It needs to be further explained, however, that the 'seasonal' changes to patterns of erupting volcanoes marry with 'seasonal' changes to patterns of other climatological, seismic and cosmic phenomena. There aren't just more volcanoes erupting now. There are more earthquakes now. There is more precipitation now. There is more snow now. There are stronger storms now. There is more methane outgassing now. There is more heat coming up from the oceans now. There are more meteor fireballs now. There are more comets in the solar system now. There are more cosmic rays reaching Earth now.

Etcetera, etcetera.

All of it is inter-related, which is why climatology alone cannot explain what is going on. Only a (truly) multi-disciplinary approach - one that is disinterested in biased assumptions that improve chances of receiving grants - can account for all the observation data.

SOTT.net been saying for years that a slowdown in the planet's rotation can account for much of what has unfolded in terms of global planetary and climate chaos in the last decade or so. The question is: what is causing the planet's rotation to slow down? It cannot simply be "factors like the gravitational pull of the sun and moon" because the same thing is happening to other planets in the solar system!

Snowflake Cold

Anomalous cold weather hits Central Siberia

Temperature 10-12°C below the climatic norm.

Severe freezing has hit parts of Evenkia, Irkutsk and Yakutia. On November 19, the temperature fell to -40, -42°C.

It was even colder just east of Yakutia. In Ytyk-Kel and Churapcha, Teplyi Klyuch and Tompo, the thermometers showed -44 ° C, In Deliankir and Oymyakon -47°C.

In Yakutia, such frosts are fairly common at this time of year. But for Central Siberia, this is a serious temperature anomaly (italics added), because the average daily temperature for Nov 18 was 10-12°C below the climatic norm.

For tonight, forecasts call for heavy snowfall in Evenkia, with frosts dropping to -30, -35°C.

In the regions of Katangsky and Northeast is expected to be -33, -38°C.

On the night of Nov 20 in Yakutia, the temperature will be -38 ° to -43 ° C.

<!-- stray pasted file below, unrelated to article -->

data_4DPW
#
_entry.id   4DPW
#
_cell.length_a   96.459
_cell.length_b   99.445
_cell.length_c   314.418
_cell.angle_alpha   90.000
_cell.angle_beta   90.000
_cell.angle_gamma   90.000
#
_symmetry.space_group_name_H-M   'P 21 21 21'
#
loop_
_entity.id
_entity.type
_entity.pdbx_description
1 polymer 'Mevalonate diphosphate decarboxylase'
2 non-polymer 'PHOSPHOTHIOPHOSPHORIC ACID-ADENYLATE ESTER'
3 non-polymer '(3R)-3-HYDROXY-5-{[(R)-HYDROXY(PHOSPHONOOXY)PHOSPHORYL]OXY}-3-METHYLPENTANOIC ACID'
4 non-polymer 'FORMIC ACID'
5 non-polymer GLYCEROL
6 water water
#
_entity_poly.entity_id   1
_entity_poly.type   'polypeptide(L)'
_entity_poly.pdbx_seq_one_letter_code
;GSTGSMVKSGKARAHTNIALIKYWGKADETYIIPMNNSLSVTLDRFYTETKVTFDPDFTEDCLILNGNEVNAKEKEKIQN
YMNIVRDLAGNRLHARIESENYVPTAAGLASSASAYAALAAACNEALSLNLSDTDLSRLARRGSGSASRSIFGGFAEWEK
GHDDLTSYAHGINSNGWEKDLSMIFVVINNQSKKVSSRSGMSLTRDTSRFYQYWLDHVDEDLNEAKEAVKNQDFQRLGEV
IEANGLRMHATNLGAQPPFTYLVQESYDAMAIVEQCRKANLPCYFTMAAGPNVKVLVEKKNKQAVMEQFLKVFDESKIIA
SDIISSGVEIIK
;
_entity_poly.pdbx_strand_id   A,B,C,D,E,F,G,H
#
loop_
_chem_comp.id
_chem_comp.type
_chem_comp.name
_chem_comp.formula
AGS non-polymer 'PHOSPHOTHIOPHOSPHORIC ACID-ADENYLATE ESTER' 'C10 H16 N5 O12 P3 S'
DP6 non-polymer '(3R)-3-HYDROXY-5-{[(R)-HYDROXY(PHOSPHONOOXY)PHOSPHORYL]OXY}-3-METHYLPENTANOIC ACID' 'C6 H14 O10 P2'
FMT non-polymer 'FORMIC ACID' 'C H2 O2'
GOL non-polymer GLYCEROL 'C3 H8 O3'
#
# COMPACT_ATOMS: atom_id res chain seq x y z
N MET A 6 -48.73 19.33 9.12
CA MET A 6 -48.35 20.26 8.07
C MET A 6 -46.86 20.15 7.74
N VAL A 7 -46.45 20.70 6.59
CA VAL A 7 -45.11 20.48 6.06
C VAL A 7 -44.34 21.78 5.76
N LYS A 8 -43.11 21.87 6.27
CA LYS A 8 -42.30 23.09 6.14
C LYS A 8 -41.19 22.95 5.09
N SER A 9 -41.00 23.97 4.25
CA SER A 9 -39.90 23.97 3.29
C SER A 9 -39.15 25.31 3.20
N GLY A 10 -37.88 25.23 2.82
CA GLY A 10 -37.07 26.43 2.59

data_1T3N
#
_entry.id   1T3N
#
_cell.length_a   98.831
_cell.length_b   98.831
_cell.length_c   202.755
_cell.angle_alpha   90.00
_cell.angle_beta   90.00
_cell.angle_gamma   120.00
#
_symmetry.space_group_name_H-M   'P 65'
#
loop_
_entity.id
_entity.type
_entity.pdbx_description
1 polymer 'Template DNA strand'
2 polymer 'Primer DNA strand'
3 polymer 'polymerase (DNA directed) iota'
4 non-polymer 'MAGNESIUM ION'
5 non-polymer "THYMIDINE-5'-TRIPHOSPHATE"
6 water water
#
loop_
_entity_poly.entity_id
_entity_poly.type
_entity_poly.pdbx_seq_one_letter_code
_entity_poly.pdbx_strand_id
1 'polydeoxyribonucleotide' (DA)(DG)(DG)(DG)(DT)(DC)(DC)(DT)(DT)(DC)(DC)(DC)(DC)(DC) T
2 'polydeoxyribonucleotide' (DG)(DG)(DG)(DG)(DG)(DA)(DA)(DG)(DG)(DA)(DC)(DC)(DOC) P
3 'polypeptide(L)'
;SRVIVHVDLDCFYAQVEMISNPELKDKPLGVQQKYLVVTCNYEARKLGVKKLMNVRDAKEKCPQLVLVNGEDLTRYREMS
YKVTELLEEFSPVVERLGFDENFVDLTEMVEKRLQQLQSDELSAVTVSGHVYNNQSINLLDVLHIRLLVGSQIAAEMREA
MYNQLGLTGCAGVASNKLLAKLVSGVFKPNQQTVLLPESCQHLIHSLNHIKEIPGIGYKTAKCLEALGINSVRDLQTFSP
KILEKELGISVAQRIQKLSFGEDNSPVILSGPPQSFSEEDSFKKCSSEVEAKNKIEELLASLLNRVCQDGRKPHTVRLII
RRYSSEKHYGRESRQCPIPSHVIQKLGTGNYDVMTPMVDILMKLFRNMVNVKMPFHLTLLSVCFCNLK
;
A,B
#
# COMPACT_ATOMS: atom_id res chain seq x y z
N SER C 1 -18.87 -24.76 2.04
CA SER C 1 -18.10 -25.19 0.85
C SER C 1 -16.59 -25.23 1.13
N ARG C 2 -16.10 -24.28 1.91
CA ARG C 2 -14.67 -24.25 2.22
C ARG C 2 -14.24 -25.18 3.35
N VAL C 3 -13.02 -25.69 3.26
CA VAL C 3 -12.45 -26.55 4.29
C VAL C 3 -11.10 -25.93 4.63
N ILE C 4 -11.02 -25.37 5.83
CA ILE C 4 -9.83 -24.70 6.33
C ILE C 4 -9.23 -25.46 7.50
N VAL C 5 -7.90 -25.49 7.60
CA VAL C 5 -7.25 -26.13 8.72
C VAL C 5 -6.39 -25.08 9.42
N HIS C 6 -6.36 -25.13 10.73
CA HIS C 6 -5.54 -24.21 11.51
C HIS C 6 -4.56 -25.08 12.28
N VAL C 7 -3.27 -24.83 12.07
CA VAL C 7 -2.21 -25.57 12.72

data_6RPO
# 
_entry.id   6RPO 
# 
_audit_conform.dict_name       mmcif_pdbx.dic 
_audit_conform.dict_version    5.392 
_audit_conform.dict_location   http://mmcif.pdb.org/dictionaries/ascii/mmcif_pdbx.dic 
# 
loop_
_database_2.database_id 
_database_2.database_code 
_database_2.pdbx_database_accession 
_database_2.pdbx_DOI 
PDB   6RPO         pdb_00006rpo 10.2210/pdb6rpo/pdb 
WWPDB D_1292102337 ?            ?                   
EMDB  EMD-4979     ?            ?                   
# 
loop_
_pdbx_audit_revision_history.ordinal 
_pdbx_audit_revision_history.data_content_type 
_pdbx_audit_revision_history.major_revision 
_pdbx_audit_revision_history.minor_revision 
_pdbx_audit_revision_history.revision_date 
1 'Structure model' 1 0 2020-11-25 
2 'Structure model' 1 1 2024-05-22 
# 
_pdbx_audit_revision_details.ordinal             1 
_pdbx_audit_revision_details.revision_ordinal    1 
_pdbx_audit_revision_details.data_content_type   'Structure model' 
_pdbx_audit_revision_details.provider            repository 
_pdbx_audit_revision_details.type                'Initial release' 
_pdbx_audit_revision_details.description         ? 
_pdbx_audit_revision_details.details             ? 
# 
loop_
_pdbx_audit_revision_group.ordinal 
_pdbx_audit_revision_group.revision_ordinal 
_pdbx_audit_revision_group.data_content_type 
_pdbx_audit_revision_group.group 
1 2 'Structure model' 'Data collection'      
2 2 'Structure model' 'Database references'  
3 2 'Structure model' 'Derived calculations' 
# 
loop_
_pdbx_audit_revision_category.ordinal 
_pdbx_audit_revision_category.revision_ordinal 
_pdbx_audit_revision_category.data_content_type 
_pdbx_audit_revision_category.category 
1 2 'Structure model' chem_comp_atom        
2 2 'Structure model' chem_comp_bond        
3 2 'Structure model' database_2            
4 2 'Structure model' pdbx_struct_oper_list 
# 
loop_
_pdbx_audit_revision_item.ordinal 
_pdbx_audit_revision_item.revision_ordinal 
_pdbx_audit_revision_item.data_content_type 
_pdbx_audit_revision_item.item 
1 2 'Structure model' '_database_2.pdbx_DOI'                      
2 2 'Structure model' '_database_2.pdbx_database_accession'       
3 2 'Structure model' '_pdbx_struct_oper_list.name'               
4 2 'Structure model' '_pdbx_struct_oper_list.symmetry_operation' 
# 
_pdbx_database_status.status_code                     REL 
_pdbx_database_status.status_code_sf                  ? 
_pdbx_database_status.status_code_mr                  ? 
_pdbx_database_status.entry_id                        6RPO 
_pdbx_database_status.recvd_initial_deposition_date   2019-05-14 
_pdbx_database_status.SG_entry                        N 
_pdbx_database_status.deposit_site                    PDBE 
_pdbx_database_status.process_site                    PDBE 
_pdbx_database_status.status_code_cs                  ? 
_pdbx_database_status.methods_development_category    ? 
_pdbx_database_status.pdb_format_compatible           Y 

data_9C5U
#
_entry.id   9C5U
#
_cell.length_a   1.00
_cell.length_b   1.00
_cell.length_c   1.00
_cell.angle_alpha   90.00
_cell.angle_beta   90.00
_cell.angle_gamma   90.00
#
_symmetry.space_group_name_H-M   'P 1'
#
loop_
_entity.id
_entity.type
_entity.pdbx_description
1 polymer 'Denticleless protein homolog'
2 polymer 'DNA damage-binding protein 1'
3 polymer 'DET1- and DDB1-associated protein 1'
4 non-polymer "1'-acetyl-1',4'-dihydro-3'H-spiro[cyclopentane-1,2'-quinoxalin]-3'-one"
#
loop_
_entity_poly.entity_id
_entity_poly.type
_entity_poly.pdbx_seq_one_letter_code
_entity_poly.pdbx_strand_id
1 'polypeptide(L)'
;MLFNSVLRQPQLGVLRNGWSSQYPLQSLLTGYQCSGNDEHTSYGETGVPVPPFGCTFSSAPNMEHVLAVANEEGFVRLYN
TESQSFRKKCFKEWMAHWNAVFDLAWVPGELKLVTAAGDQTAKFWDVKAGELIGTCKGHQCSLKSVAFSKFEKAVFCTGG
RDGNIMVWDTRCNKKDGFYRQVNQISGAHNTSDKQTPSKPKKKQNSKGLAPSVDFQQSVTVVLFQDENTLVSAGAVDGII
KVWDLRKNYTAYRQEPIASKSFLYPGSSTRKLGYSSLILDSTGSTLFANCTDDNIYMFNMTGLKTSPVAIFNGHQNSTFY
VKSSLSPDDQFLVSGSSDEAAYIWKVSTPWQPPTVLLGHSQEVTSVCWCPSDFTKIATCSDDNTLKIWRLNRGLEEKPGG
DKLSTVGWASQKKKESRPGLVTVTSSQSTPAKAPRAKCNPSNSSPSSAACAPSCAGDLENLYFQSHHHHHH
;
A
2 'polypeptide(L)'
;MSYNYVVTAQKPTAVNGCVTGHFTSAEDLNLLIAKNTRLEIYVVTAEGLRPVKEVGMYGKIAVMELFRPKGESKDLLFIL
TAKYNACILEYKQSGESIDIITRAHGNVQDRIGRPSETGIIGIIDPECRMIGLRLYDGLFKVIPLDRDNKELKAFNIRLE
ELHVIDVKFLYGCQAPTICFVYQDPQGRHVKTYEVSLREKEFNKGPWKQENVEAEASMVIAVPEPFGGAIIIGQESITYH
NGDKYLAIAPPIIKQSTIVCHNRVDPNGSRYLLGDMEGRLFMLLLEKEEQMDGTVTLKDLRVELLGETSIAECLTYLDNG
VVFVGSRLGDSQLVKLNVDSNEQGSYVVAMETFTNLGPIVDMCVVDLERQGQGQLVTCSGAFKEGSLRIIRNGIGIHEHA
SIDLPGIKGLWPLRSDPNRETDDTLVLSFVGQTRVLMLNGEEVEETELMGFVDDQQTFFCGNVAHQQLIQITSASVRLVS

Thanks to Martin Siebert for this link.

Comment: See also:


Tsunami waves observed after 7.0 earthquake hits near France's New Caledonia

A magnitude 7.0 earthquake has struck in the Pacific near the overseas French territory of New Caledonia, the US Geological Survey (USGS) reports. Tsunami waves have been observed after the quake, the Pacific Tsunami Warning Center (PTWC) reports.

The quake was centered 82 km (51 miles) east-northeast of Tadine, on Mare Island, which has a population of over 5,600. The epicenter was 10 km (6 miles) deep. The numbers have been revised by USGS from earlier reports, which placed the epicenter 68 km from Tadine and 25 km deep, and reported its magnitude as 7.3.

The PTWC has warned of "hazardous tsunami waves" possible for coasts within 300 km of the epicenter, which puts the Loyalty Islands archipelago, with a population of over 17,000, within range. It later issued a message saying tsunami waves "have been observed."

Comment: Scientists predict upsurge in big earthquakes for 2018 as Earth's rotation slows

Blue Planet

Huge hole opens up in Brazilian soybean field; depth unknown

Residents of a farm in Coromandel in Alto Paranaíba were surprised by a geological phenomenon last week. A giant hole, which would have been about 20 meters in diameter, appeared on a soybean plantation. Scientists from the Federal University of Uberlândia (UFU) were there and said that it might be a sinkhole.

Fazenda Santa Cruz is 30 kilometers from the city. According to the owner, Diogo Tudela, the hole opened between 5 and 6 November and was discovered by a resident. "You can not imagine the size of the hole," he said. The land was recently planted with soybeans. The phenomenon had never occurred on the property before. "That's why we sought out experts to answer our questions. Then we learned that there are already records in the region of this event, "he explained.

The farm owner hired a photographer with a drone to take the images. They believe that the diameter is 15 or 20 meters, and they Could not calculate depth yet.


Over 6 feet of fresh snow hits Blackcomb ski resort in British Columbia

Mikey Rencz riding on Rat Fink the day before opening day
Whistler Blackcomb kicked off the 2017/2018 winter season yesterday Friday November 17th having received 198 centimetres (78 inches/6.5 feet) of snow falling in the previous seven days.

A resort spokesperson described the result as, "incredible mid-winter like conditions."

Although Whistler's reported snow accumulation is the biggest so far, other ski areas in Western North America have reported several feet of snow. Mammoth in California has come closest with 1.8m/6 feet of new snow at the top of it slopes.

Ski areas in Colorado have also been reporting fresh snow with resorts including Breckenridge reporting 30cm of snow, the first significant snowfall of the autumn there.

Comment: See also: Two ski areas in Wyoming hit 100″ of snow before opening day

Early season snow pounds Pacific Northwest and Northern Rockies, ski areas open weeks ahead of schedule